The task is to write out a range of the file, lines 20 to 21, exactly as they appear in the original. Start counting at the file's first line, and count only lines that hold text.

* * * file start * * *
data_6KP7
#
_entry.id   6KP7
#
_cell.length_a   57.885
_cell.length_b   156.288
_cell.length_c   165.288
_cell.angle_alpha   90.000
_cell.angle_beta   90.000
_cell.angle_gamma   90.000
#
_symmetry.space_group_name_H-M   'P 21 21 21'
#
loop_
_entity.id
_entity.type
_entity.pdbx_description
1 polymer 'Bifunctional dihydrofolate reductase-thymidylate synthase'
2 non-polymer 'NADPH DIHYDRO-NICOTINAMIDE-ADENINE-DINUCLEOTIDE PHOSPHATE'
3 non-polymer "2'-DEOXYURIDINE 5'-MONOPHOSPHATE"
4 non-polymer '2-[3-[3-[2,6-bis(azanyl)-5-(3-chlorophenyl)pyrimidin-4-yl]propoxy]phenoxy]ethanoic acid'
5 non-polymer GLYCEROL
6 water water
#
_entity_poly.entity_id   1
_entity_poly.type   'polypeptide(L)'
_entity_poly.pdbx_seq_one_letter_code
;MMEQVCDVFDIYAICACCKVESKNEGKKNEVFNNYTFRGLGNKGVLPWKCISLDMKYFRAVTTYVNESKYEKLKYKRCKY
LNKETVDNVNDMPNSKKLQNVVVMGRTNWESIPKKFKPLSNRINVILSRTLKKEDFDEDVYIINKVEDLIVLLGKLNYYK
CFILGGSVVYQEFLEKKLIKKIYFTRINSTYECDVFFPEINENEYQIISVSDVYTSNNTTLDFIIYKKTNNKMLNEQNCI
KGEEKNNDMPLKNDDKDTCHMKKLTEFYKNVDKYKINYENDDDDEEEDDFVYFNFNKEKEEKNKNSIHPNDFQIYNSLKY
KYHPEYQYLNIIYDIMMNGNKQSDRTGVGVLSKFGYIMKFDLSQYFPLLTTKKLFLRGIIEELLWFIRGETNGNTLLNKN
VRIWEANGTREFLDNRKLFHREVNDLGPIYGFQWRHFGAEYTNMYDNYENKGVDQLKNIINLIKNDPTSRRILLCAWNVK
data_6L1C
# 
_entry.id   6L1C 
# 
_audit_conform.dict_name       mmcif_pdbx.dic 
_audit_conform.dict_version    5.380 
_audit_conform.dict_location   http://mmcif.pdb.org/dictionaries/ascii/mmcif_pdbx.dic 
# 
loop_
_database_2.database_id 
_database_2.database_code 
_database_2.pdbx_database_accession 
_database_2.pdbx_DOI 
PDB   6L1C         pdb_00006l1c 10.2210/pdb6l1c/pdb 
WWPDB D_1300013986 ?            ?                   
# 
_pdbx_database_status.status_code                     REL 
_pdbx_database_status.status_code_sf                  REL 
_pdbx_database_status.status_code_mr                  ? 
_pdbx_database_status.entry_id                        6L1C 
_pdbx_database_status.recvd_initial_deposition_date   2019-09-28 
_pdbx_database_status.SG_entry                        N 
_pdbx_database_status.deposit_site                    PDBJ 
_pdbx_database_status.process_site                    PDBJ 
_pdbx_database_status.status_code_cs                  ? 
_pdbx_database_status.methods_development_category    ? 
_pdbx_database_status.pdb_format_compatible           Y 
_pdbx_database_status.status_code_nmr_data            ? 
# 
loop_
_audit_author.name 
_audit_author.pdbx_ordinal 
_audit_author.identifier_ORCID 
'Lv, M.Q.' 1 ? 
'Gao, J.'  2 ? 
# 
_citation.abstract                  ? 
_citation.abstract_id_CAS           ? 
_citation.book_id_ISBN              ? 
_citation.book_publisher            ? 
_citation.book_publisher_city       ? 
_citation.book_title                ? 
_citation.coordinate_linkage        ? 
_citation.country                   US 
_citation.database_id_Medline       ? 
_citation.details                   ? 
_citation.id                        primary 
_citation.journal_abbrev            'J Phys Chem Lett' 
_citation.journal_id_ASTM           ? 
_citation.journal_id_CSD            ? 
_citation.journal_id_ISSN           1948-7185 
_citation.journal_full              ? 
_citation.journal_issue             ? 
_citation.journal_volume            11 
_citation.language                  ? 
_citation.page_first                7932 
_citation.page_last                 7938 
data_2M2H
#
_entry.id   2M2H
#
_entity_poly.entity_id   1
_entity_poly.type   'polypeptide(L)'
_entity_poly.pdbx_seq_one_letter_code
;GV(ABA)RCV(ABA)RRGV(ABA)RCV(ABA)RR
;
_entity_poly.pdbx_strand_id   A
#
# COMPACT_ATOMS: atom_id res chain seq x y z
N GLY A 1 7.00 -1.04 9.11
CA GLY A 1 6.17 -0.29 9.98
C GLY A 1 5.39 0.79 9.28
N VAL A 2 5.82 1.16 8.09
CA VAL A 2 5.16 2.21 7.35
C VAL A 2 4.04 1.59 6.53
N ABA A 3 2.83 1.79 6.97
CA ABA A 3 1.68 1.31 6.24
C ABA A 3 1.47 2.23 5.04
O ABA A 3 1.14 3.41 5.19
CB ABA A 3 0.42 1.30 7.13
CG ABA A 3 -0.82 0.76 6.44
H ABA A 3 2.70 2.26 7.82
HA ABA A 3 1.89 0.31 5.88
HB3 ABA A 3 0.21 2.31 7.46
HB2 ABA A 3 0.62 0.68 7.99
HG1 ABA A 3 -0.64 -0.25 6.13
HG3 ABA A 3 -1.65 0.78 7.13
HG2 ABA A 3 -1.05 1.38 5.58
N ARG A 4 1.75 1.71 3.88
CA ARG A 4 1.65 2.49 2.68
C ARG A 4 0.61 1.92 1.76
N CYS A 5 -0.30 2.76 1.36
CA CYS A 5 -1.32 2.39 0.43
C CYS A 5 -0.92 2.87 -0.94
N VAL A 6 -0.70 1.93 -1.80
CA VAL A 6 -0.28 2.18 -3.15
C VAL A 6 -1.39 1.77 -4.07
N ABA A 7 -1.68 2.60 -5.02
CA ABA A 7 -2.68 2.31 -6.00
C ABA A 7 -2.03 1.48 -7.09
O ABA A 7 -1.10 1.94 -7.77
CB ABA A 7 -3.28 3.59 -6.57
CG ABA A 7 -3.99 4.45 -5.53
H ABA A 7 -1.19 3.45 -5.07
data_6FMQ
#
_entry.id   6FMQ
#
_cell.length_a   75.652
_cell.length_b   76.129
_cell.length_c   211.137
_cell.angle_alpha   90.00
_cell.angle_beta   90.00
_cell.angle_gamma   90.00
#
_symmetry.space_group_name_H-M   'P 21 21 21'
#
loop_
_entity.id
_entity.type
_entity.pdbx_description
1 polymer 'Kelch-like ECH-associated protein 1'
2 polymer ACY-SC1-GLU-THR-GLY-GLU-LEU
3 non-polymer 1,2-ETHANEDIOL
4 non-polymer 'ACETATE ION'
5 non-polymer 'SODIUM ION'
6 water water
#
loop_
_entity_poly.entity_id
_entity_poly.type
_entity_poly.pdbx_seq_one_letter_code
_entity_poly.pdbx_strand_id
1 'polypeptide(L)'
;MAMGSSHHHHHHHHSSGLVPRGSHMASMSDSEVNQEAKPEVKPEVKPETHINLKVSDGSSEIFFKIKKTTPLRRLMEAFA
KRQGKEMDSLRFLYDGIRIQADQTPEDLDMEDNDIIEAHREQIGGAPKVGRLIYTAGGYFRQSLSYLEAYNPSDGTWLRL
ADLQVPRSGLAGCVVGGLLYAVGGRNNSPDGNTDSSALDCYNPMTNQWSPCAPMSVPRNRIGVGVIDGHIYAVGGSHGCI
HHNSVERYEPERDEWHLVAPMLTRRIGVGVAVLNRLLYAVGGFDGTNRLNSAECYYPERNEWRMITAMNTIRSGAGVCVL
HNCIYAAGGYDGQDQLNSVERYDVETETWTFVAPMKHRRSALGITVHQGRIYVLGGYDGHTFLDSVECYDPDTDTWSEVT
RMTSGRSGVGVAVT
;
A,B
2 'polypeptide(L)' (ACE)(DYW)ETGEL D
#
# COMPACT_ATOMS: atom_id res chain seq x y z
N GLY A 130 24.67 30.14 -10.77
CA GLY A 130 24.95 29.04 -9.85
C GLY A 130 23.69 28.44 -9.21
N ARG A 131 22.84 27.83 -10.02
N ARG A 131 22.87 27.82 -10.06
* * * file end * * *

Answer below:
3 non-polymer "2'-DEOXYURIDINE 5'-MONOPHOSPHATE"
4 non-polymer '2-[3-[3-[2,6-bis(azanyl)-5-(3-chlorophenyl)pyrimidin-4-yl]propoxy]phenoxy]ethanoic acid'